To Bring Working Moms Back To The Office, We Need More of Them in Leadership Positions

In far too many companies, there still aren't working mothers—or even women—in leadership positions. By prioritizing women in leadership, companies will organically evolve into spaces where women feel seen, heard, and valued.

An image of a woman working in an office.
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I once worked for an organization that was voted a best place to work for mothers. As a young mom myself, I was proud to work for a place with amazing parental perks. They promoted flexibility, which meant I could leave work early for my child's doctor appointments. They had child care onsite and comfy nursing mother rooms.

But as I continued my career at the organization, one thing bothered me—there were little to no women in the senior leadership teams. The unconscious message to me felt clear: while I could enjoy the added benefits, my daughter may never actually see me rise above a certain level of leadership. The lack of a diverse leadership team played into my decision to eventually leave the organization.

The State of Leadership in the U.S.

Currently, women hold just 6 percent of CEO positions in the United States. And women, especially women of color, remain underrepresented at every level of leadership. They also receive less leadership support than men at every level.

Here's another issue: because women bear the brunt of caregiving, they have also been disproportionately affected by the pandemic. By January 2021, there were 2.3 million less women in the workforce compared to the year before. Women are more burned out now than a year ago.

Why We Need Moms in Leadership Positions

As a leadership coach for women, many clients tell me what turns them away from job applications is seeing no women on the company leadership team. Aside from the need for representation, women leaders often enhance work culture and provide policies that benefit parents.

They tend to do more to advance diversity, equity, and inclusion in the workplace, and are better allies to people of color. Women leaders have started resource groups that are addressing the real problems working moms are facing like care options or a lack of flexibility at work.

Analysis of women-led businesses supports this. For example, Bumble CEO Whitney Wolfe Herd, recently made headlines for her leave policies, which includes six months of maternity and paternity leave.

Research also shows that women who work for companies with strong gender equity policies are more loyal, retention levels are higher, and these companies report higher levels of well-being.

What Should Leaders Do To Get Working Moms Back

The most simple—but perhaps the hardest—thing is asking women employees what they want, listening to their responses, and taking action on their ideas.

Marcy Klipfel, the CHRO of Businessolver, an employee benefits technology firm, explains that it's important to look at what drove women to leave in the first place. "Of course, effective resolution of those issues will look different for every workplace. And the bad news is that if we knew how to do it, we wouldn't be facing this crisis at all," she adds.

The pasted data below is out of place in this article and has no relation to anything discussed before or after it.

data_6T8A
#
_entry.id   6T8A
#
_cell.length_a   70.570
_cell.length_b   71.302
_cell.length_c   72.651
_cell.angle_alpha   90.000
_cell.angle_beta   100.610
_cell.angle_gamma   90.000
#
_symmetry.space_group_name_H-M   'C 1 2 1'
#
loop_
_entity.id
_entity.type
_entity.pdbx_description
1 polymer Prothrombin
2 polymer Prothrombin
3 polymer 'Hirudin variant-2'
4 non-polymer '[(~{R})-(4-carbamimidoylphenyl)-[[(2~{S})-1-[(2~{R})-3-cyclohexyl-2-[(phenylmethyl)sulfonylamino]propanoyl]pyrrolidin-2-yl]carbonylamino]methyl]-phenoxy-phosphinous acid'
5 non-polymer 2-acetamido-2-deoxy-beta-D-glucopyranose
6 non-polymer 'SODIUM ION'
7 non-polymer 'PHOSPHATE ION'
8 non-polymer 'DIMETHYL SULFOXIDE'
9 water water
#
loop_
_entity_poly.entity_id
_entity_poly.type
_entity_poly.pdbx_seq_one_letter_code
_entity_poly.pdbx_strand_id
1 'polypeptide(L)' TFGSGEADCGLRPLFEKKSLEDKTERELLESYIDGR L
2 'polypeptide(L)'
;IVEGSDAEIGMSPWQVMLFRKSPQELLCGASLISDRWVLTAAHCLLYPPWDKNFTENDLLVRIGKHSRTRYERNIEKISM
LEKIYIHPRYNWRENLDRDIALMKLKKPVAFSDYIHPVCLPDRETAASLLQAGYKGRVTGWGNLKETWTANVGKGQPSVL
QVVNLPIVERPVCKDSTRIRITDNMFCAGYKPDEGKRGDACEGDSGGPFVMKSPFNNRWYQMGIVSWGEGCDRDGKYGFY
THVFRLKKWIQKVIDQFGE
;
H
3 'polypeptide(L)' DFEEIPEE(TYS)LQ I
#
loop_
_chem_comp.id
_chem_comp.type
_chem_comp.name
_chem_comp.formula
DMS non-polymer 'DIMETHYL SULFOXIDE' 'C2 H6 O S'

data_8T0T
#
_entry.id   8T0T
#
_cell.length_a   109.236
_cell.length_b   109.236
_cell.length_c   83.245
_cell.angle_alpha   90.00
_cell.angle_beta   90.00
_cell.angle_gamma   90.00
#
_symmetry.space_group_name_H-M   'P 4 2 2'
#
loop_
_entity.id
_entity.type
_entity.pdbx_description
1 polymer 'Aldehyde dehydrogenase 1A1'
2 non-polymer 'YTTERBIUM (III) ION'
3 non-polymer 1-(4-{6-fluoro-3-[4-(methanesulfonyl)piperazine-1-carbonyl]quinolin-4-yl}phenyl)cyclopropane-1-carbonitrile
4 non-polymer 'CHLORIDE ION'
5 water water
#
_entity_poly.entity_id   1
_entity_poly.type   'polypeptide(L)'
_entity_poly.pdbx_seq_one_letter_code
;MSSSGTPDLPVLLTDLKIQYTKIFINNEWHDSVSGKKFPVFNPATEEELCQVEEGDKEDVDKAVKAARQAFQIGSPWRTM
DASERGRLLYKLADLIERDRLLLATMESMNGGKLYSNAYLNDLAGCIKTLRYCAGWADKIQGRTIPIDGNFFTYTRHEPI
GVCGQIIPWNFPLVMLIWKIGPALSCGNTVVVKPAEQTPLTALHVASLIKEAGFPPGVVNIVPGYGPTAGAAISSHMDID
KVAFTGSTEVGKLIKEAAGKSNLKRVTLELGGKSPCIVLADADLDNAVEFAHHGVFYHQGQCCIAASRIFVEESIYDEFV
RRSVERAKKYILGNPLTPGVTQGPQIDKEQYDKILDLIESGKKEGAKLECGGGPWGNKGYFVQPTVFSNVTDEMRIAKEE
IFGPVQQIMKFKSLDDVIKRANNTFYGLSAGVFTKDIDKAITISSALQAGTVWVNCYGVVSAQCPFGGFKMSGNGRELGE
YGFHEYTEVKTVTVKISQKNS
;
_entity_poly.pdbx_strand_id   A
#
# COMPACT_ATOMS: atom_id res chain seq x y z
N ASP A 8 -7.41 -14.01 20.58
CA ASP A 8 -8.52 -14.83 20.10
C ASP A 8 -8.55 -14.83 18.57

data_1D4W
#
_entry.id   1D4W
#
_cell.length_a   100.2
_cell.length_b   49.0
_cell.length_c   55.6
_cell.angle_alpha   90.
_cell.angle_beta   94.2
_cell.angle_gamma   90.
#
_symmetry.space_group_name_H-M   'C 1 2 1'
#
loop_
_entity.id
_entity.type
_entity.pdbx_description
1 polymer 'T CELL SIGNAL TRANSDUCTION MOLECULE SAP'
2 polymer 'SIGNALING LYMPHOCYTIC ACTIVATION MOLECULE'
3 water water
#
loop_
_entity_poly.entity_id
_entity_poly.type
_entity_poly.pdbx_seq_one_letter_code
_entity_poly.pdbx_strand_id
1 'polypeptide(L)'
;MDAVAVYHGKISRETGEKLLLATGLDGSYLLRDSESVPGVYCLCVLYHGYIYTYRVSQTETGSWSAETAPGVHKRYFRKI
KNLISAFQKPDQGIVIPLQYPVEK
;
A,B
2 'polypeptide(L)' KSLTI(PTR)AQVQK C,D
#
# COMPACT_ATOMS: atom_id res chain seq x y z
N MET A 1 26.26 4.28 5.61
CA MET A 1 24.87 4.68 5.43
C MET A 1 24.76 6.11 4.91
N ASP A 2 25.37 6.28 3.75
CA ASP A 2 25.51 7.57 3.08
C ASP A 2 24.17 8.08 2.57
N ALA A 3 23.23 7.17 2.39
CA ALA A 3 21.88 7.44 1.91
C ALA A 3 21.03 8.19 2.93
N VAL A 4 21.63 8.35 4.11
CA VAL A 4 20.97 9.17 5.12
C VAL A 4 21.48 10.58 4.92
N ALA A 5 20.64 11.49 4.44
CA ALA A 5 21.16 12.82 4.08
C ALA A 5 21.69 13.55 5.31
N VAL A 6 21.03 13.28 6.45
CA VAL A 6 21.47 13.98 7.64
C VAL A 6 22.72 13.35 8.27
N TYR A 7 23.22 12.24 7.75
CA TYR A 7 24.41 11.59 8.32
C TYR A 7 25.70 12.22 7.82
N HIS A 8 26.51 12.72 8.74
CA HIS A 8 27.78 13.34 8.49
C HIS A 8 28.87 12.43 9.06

While the issues and resolutions can vary between workplaces, there are key focus areas that employers can explore. This includes:

Flexibility and remote work options

Theresa Nordstrom, CEO of Talent Company Inc., explains that as an executive recruiter, most of her clients are seeking remote work options and flexibility. "Without a doubt, companies that choose not to have hybrid or virtual [work options] are limiting their candidate pool to a less diverse, less female talent pool," Nordstrom explains.

Good child care options

When I was in corporate, the cost of child care was enough to keep me from looking for another job as I couldn't risk losing the one I had. The starting point to addressing the burden of child care costs is simply asking the question: how can we assist with child care? Potential solutions include offering stipends to help cover costs or providing affordable on-site daycare.

Manageable work hours

Employees working remotely can be online at all hours. This doesn't mean they should be. Leaders with good work boundaries set an example for the entire company. Employees who disconnect and recharge are more likely to perform their best work when they are online and less likely to burnout. Klipfel adds, "with burnout and voluntary turnover still rising, employers have the incentive to face and resolve these problems once and for all to make the workplace an engaging, empowering, and productive place for everyone, regardless of gender."

Promoting women to leadership positions

This isn't about having one woman as the token Chief HR Officer. To truly shift company culture, women should be promoted to all areas of leadership and paid equitably to their male counterparts.

Ultimately, when future employees look up your company's leadership team and see themselves represented, they will know that it is an organization that encourages their growth. By prioritizing women in leadership, companies will organically evolve into spaces where women, especially moms, feel seen, heard, and valued.

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